Saturday, July 11, 2009

Wind Point Lighthouse

Friends of ours have a house on a small lake in central Wisconsin that you can ride your bike around in about 40 minutes. I have taken the ride, or walked it, several times and am always struck by the number of lighthouse decorations outside of the houses on this inland lake, where this isn’t much need for a real lighthouse.

But people think that bodies of water of any kind go together with lighthouses. I understand the attraction and the romance associated with these interesting and varied structures. I have been known to go out of my way to see lighthouses and have visited them in such places as Maine, Nova Scotia and Florida as well as the Apostle Islands in Lake Superior and several along the shores of Lake Erie.

Although there are two lighthouses within a short walk of my house – the Kenosha North Pier Lighthouse (the red one) and the Old Southport Lighthouse across the harbor, I decided today to go check out the one on north side of Racine. The Wind Point Lighthouse is no longer a working lighthouse but it is one of the tallest and oldest on Lake Michigan. Unlike the Kenosha North Pier lighthouse, this one sits on a sandy point that juts out into the lake. Today the area around it is a quiet residential neighborhood, with a golf course directly to the south. Visitors can tour the grounds, which include a museum, the old and new fog horn buildings and other remnants of a bygone era. On designated days during the summer, you can climb to the top of the 108-foot tower. A small garden overlooking the lake provides a pleasant place to sit and imagine what this place was like in 1880 when the lighthouse was first built.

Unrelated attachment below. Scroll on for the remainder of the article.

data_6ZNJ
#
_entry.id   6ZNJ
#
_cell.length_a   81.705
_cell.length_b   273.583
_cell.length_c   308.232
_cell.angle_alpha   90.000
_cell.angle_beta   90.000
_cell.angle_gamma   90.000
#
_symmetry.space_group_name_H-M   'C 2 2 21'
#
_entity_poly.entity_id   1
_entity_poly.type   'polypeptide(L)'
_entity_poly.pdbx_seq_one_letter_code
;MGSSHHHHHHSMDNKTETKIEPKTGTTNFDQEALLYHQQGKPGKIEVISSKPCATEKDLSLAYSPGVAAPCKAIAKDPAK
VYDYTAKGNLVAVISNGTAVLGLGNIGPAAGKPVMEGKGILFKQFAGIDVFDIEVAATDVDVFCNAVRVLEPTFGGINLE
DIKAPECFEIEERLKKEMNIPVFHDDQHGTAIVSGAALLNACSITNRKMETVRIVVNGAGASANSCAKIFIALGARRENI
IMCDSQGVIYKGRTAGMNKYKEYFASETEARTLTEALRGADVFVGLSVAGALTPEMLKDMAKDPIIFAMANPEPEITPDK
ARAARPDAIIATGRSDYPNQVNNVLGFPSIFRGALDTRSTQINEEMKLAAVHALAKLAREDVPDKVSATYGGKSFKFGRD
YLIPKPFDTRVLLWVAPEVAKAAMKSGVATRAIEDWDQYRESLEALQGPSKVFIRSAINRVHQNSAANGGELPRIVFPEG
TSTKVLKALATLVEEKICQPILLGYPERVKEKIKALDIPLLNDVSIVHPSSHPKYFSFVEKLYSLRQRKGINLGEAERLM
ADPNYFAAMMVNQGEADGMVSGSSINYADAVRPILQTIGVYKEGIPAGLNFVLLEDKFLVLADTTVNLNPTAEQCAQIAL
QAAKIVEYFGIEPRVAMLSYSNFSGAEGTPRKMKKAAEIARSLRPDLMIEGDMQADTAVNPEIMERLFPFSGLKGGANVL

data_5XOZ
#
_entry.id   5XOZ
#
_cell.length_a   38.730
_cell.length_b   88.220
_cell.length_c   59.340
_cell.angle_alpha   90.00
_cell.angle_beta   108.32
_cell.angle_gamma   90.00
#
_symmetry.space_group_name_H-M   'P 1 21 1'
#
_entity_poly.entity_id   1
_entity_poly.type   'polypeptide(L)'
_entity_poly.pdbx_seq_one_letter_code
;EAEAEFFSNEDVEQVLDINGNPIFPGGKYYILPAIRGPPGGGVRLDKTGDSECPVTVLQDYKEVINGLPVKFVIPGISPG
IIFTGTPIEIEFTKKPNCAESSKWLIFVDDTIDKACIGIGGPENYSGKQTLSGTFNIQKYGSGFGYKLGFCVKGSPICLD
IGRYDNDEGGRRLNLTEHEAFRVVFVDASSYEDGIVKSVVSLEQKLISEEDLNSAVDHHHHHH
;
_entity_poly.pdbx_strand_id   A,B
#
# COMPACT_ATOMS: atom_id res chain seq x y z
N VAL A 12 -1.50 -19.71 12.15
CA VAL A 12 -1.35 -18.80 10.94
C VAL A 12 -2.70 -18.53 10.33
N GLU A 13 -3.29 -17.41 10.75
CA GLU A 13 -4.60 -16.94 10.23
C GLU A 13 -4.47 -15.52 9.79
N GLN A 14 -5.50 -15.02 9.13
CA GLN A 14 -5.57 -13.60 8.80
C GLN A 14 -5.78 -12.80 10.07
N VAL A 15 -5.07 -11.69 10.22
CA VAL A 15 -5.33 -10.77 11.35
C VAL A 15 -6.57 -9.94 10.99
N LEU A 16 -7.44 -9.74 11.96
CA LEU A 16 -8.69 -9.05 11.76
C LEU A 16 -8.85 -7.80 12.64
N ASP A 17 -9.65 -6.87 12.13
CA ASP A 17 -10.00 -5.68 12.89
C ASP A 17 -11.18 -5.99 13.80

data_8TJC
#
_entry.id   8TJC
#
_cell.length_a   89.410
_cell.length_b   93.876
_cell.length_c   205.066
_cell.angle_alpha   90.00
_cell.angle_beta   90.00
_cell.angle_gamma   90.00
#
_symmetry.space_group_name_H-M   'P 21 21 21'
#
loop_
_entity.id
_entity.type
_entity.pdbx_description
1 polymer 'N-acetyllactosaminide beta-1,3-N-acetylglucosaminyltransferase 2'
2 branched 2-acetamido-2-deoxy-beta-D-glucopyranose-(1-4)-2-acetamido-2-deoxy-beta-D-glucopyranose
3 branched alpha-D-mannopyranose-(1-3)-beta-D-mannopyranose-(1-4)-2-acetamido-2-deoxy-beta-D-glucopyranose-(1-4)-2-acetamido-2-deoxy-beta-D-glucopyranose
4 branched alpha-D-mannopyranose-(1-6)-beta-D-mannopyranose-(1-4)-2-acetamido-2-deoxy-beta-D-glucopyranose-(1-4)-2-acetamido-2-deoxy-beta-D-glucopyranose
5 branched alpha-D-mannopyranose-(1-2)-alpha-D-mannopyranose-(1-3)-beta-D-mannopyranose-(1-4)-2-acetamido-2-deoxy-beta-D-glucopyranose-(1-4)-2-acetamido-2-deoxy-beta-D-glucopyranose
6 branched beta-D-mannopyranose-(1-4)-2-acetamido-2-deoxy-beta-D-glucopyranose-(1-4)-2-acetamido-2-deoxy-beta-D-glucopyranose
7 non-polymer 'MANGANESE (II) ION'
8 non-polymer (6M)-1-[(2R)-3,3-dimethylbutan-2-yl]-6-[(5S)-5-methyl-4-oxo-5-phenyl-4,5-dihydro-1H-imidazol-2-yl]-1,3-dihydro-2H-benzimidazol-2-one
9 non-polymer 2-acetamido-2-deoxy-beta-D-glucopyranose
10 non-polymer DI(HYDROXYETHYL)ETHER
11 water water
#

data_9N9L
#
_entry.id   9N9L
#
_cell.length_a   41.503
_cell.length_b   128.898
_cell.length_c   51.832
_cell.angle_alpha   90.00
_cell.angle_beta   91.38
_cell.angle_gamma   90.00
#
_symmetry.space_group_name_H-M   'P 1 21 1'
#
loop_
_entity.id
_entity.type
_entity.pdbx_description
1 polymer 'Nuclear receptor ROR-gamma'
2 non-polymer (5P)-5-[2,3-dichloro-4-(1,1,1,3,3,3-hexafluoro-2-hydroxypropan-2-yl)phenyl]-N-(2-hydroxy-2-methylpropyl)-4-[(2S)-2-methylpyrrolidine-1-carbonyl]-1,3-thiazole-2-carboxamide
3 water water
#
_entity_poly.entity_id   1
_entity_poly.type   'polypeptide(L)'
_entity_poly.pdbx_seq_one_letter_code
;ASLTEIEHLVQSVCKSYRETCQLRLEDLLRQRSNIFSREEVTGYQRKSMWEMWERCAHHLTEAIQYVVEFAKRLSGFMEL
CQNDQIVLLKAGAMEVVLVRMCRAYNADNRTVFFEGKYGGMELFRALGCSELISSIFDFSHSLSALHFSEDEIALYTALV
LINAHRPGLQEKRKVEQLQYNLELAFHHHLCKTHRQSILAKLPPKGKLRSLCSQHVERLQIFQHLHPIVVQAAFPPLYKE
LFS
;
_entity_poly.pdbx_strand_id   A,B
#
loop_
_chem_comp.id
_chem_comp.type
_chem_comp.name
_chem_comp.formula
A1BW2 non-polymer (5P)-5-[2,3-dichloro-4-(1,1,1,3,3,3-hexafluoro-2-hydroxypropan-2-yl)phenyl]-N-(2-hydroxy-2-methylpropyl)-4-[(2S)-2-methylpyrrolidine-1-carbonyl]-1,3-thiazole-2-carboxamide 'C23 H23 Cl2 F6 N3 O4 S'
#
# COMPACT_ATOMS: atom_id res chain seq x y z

There is a website that rates lighthouses based on historic significance, majesty, preservation, water view, accessibility and a few other factors and Wind Point rates a 27, which places it in the Gold Category. The top lighthouses in the country are in the Platinum Category (30-35). 27’s not bad for a local landmark.
This past winter when Michael and I were in the Florida Keys, we struck up a conversation with a couple at the Key West Light. We both collect National Parks Passport Stamps, but they told us that the United States Lighthouse Society has a similar passport for lighthouses. I don’t remember how many lighthouses they had visited but I do remember that we were ahead of them on National Park visits. Michael and I decided not to get the lighthouse passport, which now includes over 300 stamps. Today, I checked the list and Wind Point is one of them but Kenosha isn’t. Maybe when Kenosha’s lighthouses make the list I will get one. Then again, maybe not.

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